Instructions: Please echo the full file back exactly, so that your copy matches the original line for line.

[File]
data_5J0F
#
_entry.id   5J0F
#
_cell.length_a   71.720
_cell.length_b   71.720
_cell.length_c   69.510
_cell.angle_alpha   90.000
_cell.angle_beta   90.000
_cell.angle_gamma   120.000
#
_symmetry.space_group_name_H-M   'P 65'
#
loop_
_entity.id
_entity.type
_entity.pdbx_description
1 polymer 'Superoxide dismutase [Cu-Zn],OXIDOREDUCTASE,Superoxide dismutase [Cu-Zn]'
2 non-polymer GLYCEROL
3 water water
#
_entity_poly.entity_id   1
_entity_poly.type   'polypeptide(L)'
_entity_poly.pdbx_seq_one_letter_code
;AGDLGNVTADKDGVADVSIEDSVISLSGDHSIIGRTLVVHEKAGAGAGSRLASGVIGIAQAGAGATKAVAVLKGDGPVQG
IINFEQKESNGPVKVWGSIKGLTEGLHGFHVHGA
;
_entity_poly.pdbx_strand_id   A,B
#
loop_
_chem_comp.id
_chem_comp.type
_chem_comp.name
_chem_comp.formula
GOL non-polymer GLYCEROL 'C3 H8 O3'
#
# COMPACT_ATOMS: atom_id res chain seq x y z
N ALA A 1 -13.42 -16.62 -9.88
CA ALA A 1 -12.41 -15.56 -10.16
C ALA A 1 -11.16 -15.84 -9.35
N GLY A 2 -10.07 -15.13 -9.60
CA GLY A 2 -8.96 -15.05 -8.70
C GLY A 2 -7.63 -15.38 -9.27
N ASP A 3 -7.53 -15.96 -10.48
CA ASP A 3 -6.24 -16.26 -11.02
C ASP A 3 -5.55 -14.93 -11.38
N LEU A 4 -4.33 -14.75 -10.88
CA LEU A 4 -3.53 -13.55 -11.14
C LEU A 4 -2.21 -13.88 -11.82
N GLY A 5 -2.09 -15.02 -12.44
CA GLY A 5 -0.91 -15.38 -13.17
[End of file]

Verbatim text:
data_5J0F
#
_entry.id   5J0F
#
_cell.length_a   71.720
_cell.length_b   71.720
_cell.length_c   69.510
_cell.angle_alpha   90.000
_cell.angle_beta   90.000
_cell.angle_gamma   120.000
#
_symmetry.space_group_name_H-M   'P 65'
#
loop_
_entity.id
_entity.type
_entity.pdbx_description
1 polymer 'Superoxide dismutase [Cu-Zn],OXIDOREDUCTASE,Superoxide dismutase [Cu-Zn]'
2 non-polymer GLYCEROL
3 water water
#
_entity_poly.entity_id   1
_entity_poly.type   'polypeptide(L)'
_entity_poly.pdbx_seq_one_letter_code
;AGDLGNVTADKDGVADVSIEDSVISLSGDHSIIGRTLVVHEKAGAGAGSRLASGVIGIAQAGAGATKAVAVLKGDGPVQG
IINFEQKESNGPVKVWGSIKGLTEGLHGFHVHGA
;
_entity_poly.pdbx_strand_id   A,B
#
loop_
_chem_comp.id
_chem_comp.type
_chem_comp.name
_chem_comp.formula
GOL non-polymer GLYCEROL 'C3 H8 O3'
#
# COMPACT_ATOMS: atom_id res chain seq x y z
N ALA A 1 -13.42 -16.62 -9.88
CA ALA A 1 -12.41 -15.56 -10.16
C ALA A 1 -11.16 -15.84 -9.35
N GLY A 2 -10.07 -15.13 -9.60
CA GLY A 2 -8.96 -15.05 -8.70
C GLY A 2 -7.63 -15.38 -9.27
N ASP A 3 -7.53 -15.96 -10.48
CA ASP A 3 -6.24 -16.26 -11.02
C ASP A 3 -5.55 -14.93 -11.38
N LEU A 4 -4.33 -14.75 -10.88
CA LEU A 4 -3.53 -13.55 -11.14
C LEU A 4 -2.21 -13.88 -11.82
N GLY A 5 -2.09 -15.02 -12.44
CA GLY A 5 -0.91 -15.38 -13.17